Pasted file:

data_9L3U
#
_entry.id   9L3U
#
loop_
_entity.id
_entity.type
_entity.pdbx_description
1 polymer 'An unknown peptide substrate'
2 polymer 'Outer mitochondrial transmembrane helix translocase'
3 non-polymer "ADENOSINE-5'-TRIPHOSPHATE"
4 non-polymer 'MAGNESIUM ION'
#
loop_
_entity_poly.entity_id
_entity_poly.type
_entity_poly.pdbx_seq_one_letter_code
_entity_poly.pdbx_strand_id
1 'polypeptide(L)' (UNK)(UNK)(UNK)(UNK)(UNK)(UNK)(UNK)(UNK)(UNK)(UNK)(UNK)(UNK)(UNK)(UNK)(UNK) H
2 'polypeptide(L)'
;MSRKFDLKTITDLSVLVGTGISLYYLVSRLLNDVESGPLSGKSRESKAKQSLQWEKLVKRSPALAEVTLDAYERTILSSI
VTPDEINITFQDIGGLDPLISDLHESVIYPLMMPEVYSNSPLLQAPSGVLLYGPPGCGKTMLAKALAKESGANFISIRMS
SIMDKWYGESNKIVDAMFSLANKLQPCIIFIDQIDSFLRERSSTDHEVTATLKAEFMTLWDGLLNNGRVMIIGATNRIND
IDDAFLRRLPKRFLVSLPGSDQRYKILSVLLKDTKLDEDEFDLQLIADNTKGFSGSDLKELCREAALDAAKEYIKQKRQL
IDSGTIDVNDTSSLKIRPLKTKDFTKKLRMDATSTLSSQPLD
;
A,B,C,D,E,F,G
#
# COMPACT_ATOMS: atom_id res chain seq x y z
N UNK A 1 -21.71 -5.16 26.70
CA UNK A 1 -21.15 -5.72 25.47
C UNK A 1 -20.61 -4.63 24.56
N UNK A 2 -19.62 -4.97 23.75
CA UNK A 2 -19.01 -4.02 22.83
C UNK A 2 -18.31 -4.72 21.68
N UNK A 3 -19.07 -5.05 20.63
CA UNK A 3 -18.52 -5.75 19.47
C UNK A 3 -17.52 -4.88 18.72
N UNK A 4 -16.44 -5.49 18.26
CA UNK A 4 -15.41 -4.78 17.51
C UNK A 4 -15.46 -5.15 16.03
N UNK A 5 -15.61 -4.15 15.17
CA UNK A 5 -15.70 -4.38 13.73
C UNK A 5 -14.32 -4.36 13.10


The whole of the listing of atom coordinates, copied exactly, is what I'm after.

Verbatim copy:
data_9L3U
#
_entry.id   9L3U
#
loop_
_entity.id
_entity.type
_entity.pdbx_description
1 polymer 'An unknown peptide substrate'
2 polymer 'Outer mitochondrial transmembrane helix translocase'
3 non-polymer "ADENOSINE-5'-TRIPHOSPHATE"
4 non-polymer 'MAGNESIUM ION'
#
loop_
_entity_poly.entity_id
_entity_poly.type
_entity_poly.pdbx_seq_one_letter_code
_entity_poly.pdbx_strand_id
1 'polypeptide(L)' (UNK)(UNK)(UNK)(UNK)(UNK)(UNK)(UNK)(UNK)(UNK)(UNK)(UNK)(UNK)(UNK)(UNK)(UNK) H
2 'polypeptide(L)'
;MSRKFDLKTITDLSVLVGTGISLYYLVSRLLNDVESGPLSGKSRESKAKQSLQWEKLVKRSPALAEVTLDAYERTILSSI
VTPDEINITFQDIGGLDPLISDLHESVIYPLMMPEVYSNSPLLQAPSGVLLYGPPGCGKTMLAKALAKESGANFISIRMS
SIMDKWYGESNKIVDAMFSLANKLQPCIIFIDQIDSFLRERSSTDHEVTATLKAEFMTLWDGLLNNGRVMIIGATNRIND
IDDAFLRRLPKRFLVSLPGSDQRYKILSVLLKDTKLDEDEFDLQLIADNTKGFSGSDLKELCREAALDAAKEYIKQKRQL
IDSGTIDVNDTSSLKIRPLKTKDFTKKLRMDATSTLSSQPLD
;
A,B,C,D,E,F,G
#
# COMPACT_ATOMS: atom_id res chain seq x y z
N UNK A 1 -21.71 -5.16 26.70
CA UNK A 1 -21.15 -5.72 25.47
C UNK A 1 -20.61 -4.63 24.56
N UNK A 2 -19.62 -4.97 23.75
CA UNK A 2 -19.01 -4.02 22.83
C UNK A 2 -18.31 -4.72 21.68
N UNK A 3 -19.07 -5.05 20.63
CA UNK A 3 -18.52 -5.75 19.47
C UNK A 3 -17.52 -4.88 18.72
N UNK A 4 -16.44 -5.49 18.26
CA UNK A 4 -15.41 -4.78 17.51
C UNK A 4 -15.46 -5.15 16.03
N UNK A 5 -15.61 -4.15 15.17
CA UNK A 5 -15.70 -4.38 13.73
C UNK A 5 -14.32 -4.36 13.10